Observe him carefully.

                1. Prairie,

                  I have never doubted Trump’s ability to manipulate people who are at a disadvantage. Every conman knows his mark. I have observed him as have many psychiatrists who have diagnosed him. These doctors have said that observing Trump in action is far indicative of his personality disorders than they could have ever learned by interviewing him in person. Patients deny their abnormalities to a psychiatric, but the conduct the doctors saw on television night after night doesn’t lie.

                  I readily concede that Biden is failing mentally unlike Trumpists who will lie that Trump is an honest man despite his long history of mendacity.

                  1. Jeff,
                    “I have never doubted Trump’s ability to manipulate people who are at a disadvantage.”

                    Be cautious in your assessment of who fits that description.

                    1. Prairie,

                      Who do you have in mind? I don’t claim that Trump is singular in that department. I insist that he is preeminent. He has been a shrewd salesman his whole life. Not even a Trumpist can gainsay that statement! Trump himself would not deny that he could sell a gold-platted ice machine to an Inuit! He is a consummate bullsh*tter.

                      You deny that?

                    2. ” to manipulate people who are at a disadvantage.””

                      Prairie, how do you think the left gains power. Take note they take from Peter’s pocket to pay off Paul and then take from Paul’s pocket to pay off Peter.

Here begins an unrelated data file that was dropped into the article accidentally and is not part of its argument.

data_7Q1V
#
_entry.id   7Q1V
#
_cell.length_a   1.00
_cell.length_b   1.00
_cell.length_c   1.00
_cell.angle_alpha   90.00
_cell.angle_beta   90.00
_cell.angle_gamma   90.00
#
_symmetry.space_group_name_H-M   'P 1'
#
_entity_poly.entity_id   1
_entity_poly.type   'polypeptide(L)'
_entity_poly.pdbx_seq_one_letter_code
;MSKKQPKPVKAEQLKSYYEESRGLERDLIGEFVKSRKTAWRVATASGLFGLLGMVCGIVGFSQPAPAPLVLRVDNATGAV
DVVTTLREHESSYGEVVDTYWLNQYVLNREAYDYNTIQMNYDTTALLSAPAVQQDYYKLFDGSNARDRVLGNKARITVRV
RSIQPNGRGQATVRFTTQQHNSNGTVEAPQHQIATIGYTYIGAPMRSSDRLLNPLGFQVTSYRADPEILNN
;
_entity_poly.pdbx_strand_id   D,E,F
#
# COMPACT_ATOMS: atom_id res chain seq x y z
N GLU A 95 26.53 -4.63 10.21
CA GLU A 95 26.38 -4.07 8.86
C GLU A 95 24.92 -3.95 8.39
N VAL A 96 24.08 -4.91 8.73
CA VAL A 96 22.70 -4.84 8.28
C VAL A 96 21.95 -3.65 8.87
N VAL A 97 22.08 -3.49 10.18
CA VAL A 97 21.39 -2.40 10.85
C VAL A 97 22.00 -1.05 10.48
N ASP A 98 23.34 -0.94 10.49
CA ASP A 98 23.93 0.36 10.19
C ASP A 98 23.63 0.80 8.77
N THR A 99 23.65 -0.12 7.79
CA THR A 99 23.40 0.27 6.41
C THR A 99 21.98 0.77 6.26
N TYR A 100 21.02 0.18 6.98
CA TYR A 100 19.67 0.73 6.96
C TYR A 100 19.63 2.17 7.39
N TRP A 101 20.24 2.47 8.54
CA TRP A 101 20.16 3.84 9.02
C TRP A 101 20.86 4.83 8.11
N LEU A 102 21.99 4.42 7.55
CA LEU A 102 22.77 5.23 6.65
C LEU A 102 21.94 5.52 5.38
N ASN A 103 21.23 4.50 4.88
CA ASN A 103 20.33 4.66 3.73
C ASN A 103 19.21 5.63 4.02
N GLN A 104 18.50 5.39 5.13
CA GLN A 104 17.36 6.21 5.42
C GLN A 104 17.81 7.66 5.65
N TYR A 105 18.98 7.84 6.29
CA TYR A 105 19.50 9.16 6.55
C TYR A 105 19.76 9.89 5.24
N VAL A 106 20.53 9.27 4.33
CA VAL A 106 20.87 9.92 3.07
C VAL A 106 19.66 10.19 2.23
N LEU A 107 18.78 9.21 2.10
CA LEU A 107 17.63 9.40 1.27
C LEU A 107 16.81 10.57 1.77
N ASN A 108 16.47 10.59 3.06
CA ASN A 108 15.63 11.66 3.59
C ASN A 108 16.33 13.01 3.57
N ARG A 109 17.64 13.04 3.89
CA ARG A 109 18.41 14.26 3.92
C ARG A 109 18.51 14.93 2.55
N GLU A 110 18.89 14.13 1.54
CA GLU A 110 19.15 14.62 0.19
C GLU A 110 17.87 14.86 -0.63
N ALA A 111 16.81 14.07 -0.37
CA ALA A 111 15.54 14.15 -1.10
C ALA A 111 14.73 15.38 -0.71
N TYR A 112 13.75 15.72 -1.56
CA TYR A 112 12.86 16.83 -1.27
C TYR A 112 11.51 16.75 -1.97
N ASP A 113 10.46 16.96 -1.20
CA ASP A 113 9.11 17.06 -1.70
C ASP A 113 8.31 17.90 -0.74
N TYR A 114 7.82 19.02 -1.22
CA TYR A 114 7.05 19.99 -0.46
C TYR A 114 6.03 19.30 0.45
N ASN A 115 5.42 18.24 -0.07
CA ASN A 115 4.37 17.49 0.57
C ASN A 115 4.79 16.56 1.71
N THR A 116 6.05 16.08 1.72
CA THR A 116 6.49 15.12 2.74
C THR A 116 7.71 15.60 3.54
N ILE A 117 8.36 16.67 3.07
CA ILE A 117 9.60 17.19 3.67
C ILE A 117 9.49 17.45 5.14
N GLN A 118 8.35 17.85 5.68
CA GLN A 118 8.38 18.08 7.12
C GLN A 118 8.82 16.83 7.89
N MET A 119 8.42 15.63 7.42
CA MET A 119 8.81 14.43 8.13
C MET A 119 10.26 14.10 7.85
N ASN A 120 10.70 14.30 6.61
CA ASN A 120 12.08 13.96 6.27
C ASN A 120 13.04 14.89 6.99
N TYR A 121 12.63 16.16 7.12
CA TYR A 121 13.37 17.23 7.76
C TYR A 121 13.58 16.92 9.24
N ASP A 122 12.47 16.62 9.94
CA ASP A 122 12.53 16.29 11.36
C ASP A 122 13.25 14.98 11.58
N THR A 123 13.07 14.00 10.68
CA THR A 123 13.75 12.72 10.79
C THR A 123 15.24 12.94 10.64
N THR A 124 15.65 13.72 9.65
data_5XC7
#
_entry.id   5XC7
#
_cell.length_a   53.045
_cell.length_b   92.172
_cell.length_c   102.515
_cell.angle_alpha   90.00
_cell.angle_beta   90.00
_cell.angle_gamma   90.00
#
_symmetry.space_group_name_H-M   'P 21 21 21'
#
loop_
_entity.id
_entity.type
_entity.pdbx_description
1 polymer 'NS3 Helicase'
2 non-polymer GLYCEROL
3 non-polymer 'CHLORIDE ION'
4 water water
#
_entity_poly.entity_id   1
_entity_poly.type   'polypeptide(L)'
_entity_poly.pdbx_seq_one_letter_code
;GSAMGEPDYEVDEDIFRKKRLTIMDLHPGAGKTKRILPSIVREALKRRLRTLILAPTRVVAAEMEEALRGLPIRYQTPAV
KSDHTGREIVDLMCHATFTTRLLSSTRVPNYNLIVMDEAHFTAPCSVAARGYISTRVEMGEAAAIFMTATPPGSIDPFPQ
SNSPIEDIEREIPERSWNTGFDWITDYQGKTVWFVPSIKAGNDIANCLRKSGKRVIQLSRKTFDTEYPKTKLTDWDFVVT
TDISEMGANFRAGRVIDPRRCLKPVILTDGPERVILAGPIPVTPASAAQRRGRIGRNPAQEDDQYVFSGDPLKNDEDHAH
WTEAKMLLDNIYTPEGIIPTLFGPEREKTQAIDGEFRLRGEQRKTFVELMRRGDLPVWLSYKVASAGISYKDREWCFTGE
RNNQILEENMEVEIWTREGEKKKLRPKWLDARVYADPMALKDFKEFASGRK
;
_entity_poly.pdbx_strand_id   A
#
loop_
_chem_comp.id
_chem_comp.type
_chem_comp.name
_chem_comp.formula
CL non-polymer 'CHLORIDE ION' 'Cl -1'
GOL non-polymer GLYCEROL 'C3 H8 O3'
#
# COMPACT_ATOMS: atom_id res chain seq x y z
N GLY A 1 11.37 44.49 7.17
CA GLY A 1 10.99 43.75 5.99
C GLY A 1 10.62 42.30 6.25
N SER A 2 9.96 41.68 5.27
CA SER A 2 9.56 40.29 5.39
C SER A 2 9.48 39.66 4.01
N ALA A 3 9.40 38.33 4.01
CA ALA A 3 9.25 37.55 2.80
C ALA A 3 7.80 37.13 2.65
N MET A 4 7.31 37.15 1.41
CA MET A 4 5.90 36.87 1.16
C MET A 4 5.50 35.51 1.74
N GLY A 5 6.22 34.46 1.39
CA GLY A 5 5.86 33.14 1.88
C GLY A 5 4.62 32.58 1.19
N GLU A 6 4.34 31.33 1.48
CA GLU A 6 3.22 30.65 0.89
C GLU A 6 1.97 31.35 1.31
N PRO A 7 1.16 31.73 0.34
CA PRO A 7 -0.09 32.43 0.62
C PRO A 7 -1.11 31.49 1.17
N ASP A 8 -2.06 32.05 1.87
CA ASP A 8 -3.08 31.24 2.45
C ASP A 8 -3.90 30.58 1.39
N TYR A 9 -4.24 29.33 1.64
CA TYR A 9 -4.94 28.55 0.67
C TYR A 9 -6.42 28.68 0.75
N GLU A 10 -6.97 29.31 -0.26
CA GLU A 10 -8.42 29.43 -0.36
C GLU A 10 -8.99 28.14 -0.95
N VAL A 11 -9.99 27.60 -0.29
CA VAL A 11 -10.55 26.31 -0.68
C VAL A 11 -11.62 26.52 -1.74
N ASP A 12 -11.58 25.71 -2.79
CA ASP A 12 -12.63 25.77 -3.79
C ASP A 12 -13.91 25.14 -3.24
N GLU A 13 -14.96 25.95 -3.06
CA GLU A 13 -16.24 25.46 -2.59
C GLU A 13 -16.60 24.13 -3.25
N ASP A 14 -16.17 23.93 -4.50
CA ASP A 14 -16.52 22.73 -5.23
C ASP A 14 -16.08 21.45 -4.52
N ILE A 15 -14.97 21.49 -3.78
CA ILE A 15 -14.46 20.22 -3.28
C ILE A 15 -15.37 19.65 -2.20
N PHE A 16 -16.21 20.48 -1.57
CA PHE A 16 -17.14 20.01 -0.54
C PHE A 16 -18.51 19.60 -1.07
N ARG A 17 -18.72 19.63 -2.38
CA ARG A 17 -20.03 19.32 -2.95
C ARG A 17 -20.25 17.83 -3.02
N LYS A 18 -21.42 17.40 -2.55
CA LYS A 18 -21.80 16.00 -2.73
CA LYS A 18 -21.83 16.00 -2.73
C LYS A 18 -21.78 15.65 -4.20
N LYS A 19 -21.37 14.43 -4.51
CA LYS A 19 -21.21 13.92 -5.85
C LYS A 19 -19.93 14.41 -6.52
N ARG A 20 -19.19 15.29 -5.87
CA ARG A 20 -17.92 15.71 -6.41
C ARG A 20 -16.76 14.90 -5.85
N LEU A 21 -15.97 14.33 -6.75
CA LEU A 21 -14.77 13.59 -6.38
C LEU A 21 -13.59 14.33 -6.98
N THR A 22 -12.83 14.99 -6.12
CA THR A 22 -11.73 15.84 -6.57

Jeff is a charlatan.

        2. “I wouldn’t blame Trump for distrust in education ‘professionsls’. “

          Prairie, you are correct.

          “It is hard to imagine a more stupid or more dangerous way of making decisions than by putting those decisions in the hands of people who pay no price for being wrong.” _Thomas Sowell

  2. As long as you can color in the circle next to the democrat on the ballot..you are fine..do not forget to hit the buffet for robots on the way to the government office for your next undeserved payment.

  3. So according to this the group of minorities mentioned are incapable of learning or are the “teachers” incapable of educating?
    If this goes down fire all teachers, really no need for them. Pay a parent to come to these buildings we used to call “schools”, turn a TV on, hand out legos, coloring books, give the kids a lunch and send them home at day’s end.
    Someone, some group, somewhere or right here really want this nation to fall on its caboose. Pure insanity.

    1. The left has been telling us that blacks are too dumb to figure out how to get an ID, and now the left is telling us they are too dumb to learn in school, so they need to dumb it down for everyone.

  4. I wonder if these “educators” watched the movie “Idiocracy” and saw the society depicted as a laudable goal.